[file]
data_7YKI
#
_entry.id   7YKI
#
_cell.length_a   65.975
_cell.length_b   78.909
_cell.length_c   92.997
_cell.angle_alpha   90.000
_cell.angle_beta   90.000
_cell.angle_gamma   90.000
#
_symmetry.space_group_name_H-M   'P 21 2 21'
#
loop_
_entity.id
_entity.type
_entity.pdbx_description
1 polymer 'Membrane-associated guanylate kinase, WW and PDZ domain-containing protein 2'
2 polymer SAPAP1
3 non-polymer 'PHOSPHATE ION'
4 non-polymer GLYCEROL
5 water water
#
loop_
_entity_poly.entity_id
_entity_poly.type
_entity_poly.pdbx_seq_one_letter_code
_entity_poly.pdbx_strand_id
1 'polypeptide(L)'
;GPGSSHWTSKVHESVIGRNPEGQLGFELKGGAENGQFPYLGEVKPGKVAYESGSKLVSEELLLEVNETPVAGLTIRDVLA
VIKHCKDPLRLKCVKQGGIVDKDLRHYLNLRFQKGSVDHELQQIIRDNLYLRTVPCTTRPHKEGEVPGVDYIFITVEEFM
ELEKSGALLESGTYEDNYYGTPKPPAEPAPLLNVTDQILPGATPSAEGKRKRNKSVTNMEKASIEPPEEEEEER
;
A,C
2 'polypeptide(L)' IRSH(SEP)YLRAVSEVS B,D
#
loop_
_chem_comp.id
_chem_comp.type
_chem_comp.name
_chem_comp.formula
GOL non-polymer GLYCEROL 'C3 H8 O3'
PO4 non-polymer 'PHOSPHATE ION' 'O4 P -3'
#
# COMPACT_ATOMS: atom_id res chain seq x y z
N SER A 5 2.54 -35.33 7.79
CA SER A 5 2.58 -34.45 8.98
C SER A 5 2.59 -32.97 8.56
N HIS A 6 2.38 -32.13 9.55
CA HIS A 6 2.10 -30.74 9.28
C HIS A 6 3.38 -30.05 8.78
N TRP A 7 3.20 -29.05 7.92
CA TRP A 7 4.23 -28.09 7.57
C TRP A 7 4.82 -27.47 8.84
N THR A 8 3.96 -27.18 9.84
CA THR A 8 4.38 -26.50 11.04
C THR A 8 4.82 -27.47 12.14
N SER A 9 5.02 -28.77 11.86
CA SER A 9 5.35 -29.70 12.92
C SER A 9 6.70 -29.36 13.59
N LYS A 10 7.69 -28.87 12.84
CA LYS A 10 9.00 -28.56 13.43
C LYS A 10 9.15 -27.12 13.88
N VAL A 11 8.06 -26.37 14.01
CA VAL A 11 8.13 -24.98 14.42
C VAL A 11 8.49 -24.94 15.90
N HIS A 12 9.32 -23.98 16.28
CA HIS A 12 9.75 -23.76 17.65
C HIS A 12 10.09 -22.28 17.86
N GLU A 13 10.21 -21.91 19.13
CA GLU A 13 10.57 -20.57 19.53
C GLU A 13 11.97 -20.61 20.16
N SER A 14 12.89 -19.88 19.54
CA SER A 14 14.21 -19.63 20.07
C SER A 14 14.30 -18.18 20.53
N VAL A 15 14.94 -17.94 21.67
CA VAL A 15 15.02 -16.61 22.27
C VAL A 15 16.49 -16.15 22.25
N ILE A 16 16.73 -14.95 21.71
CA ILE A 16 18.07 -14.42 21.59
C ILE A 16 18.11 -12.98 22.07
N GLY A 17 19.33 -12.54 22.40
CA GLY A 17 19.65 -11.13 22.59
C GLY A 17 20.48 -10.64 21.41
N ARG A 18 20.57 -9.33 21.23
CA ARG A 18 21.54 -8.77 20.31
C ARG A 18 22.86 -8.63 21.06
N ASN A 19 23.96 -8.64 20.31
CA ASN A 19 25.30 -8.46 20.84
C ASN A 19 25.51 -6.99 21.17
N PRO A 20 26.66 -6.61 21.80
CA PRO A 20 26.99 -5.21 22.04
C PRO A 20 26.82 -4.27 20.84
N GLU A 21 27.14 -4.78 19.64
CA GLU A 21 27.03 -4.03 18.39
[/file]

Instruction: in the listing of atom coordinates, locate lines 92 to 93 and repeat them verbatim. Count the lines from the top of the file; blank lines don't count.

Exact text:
CA PRO A 20 26.99 -5.21 22.04
C PRO A 20 26.82 -4.27 20.84